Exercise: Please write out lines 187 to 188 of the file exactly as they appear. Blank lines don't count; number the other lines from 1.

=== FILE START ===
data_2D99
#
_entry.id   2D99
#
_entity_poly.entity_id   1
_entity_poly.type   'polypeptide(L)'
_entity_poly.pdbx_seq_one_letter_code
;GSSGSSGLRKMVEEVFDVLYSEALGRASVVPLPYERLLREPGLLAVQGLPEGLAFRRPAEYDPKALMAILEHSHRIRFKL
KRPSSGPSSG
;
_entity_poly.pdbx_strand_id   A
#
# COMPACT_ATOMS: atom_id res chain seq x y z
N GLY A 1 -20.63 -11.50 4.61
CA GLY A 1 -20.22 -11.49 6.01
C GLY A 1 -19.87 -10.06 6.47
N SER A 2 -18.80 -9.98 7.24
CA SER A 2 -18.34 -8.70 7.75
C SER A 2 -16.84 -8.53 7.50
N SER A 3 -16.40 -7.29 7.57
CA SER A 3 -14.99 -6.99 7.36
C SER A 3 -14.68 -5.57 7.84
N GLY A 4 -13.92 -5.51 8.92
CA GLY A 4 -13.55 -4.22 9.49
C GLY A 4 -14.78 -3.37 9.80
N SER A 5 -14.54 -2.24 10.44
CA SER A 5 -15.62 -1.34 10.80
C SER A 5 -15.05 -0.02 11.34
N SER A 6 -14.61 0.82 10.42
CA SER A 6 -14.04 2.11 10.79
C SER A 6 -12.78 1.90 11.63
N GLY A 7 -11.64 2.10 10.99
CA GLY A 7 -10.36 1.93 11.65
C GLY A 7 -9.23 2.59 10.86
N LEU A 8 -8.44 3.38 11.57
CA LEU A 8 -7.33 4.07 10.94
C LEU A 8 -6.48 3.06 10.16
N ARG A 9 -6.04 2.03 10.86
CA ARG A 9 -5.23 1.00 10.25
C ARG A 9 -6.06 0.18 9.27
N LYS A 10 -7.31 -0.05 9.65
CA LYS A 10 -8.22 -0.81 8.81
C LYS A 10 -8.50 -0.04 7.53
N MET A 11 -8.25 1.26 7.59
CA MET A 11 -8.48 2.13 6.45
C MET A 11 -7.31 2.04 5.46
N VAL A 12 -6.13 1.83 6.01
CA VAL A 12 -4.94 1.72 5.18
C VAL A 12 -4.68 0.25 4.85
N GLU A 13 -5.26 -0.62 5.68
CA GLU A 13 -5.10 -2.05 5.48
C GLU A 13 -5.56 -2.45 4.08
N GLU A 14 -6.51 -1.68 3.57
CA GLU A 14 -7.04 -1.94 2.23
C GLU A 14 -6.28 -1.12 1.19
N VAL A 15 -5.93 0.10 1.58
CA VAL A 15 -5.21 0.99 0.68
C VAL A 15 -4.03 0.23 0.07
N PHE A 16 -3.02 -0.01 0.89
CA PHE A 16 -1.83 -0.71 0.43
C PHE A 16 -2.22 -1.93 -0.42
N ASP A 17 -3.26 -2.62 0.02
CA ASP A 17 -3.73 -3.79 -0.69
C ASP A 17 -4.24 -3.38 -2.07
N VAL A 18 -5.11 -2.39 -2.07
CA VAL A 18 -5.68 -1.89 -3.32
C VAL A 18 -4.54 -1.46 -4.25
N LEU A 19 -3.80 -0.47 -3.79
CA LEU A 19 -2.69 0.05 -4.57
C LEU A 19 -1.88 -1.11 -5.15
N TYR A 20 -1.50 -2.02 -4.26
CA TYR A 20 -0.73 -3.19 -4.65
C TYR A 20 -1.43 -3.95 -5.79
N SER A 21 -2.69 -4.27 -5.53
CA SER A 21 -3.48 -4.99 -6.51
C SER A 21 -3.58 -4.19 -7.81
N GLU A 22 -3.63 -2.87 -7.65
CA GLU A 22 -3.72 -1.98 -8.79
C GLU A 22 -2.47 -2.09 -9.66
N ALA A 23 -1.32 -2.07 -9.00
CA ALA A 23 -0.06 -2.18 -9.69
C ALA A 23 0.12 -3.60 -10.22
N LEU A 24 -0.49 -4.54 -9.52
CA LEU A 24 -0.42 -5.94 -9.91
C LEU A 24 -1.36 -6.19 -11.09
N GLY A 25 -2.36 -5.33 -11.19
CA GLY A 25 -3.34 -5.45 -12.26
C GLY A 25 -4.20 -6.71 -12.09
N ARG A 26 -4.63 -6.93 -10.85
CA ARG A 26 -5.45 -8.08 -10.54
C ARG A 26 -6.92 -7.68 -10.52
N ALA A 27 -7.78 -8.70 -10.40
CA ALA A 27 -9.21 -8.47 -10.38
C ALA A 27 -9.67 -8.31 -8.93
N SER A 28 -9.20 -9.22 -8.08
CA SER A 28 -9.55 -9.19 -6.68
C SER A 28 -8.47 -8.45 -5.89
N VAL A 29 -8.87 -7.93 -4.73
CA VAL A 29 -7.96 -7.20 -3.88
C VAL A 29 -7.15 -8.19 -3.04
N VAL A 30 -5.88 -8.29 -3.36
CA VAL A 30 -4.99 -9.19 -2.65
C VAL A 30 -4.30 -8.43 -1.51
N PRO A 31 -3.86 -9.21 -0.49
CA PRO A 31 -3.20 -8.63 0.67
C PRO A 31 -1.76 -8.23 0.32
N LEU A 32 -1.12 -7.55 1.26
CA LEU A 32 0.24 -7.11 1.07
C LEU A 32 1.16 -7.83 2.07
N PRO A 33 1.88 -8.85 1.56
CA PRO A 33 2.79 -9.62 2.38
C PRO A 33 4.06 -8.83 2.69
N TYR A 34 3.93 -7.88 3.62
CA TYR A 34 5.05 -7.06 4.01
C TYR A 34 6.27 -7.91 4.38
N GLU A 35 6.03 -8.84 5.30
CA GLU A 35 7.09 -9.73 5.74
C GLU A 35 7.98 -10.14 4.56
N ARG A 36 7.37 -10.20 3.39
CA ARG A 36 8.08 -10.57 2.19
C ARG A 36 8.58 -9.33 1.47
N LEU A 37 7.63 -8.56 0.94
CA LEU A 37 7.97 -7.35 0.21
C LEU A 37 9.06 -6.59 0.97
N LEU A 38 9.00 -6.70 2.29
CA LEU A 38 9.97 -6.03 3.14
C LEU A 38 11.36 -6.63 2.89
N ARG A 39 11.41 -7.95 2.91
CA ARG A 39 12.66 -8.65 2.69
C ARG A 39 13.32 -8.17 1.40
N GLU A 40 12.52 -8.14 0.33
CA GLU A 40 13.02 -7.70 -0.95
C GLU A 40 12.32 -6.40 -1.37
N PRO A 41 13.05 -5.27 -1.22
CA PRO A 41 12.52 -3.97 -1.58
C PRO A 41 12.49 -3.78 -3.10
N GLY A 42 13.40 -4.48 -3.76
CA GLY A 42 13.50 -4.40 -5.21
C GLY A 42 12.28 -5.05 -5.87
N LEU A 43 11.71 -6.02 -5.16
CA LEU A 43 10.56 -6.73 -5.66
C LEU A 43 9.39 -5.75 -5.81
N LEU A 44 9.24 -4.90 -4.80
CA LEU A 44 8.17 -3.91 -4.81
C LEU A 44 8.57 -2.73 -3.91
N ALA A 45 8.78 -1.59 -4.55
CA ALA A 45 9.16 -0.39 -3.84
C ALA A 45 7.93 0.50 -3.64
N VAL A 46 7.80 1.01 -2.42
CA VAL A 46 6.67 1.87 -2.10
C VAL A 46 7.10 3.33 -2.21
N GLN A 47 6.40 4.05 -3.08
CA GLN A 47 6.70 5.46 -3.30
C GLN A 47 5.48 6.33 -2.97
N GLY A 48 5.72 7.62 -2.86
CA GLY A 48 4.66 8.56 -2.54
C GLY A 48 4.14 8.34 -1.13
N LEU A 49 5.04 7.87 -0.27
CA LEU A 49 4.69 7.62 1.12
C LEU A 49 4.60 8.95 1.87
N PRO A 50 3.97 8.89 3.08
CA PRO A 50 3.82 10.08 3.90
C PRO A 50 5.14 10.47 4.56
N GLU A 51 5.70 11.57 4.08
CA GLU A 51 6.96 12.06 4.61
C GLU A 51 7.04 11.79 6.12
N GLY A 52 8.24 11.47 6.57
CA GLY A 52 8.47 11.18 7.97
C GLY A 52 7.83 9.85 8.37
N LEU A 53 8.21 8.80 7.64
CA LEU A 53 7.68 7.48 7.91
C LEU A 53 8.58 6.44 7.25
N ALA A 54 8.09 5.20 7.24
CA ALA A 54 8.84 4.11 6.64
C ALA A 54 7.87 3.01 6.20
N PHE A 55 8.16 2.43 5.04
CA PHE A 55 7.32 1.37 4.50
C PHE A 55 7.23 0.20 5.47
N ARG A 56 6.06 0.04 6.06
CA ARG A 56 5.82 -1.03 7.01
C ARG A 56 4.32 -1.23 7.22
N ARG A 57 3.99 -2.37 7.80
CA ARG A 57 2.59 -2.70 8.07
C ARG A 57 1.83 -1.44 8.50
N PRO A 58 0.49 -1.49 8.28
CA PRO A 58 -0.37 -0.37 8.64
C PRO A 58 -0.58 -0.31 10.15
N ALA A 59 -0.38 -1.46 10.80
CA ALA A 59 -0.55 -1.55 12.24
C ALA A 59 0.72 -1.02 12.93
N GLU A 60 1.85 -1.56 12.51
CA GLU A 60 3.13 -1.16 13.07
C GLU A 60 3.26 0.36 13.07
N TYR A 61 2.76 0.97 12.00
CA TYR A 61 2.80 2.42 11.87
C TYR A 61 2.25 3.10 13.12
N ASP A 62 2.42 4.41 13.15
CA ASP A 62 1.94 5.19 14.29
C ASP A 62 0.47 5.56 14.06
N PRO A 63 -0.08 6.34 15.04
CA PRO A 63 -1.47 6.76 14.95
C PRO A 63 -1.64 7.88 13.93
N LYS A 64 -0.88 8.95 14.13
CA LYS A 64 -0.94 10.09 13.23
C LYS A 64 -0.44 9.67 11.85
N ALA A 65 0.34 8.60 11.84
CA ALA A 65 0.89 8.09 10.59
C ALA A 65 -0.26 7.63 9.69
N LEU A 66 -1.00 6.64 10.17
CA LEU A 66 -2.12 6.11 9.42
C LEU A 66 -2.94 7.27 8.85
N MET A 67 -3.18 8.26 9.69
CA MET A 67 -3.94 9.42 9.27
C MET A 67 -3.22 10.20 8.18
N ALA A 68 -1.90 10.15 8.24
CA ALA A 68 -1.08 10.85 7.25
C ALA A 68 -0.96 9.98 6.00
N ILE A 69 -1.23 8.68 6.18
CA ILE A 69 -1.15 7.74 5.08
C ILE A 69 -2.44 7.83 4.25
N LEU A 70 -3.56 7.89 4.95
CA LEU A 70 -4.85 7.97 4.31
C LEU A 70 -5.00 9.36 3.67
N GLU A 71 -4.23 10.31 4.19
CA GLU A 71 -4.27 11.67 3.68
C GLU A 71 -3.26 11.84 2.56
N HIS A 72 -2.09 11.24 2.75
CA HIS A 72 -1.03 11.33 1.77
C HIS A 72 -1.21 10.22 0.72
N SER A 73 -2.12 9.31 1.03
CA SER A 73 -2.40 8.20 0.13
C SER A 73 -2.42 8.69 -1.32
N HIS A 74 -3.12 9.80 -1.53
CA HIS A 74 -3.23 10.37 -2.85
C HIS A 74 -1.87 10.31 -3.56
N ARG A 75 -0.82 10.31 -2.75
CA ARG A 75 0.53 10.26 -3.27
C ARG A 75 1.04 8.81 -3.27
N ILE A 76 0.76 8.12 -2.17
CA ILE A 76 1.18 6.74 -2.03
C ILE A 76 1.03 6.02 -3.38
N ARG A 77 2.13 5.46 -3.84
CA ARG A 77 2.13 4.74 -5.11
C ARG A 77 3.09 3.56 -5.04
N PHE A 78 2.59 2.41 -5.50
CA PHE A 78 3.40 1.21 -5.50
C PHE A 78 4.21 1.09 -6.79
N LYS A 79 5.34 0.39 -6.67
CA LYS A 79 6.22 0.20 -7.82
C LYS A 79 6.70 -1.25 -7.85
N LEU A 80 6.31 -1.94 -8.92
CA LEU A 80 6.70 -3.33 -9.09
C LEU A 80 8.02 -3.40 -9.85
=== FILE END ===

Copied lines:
C PRO A 58 -0.58 -0.31 10.15
N ALA A 59 -0.38 -1.46 10.80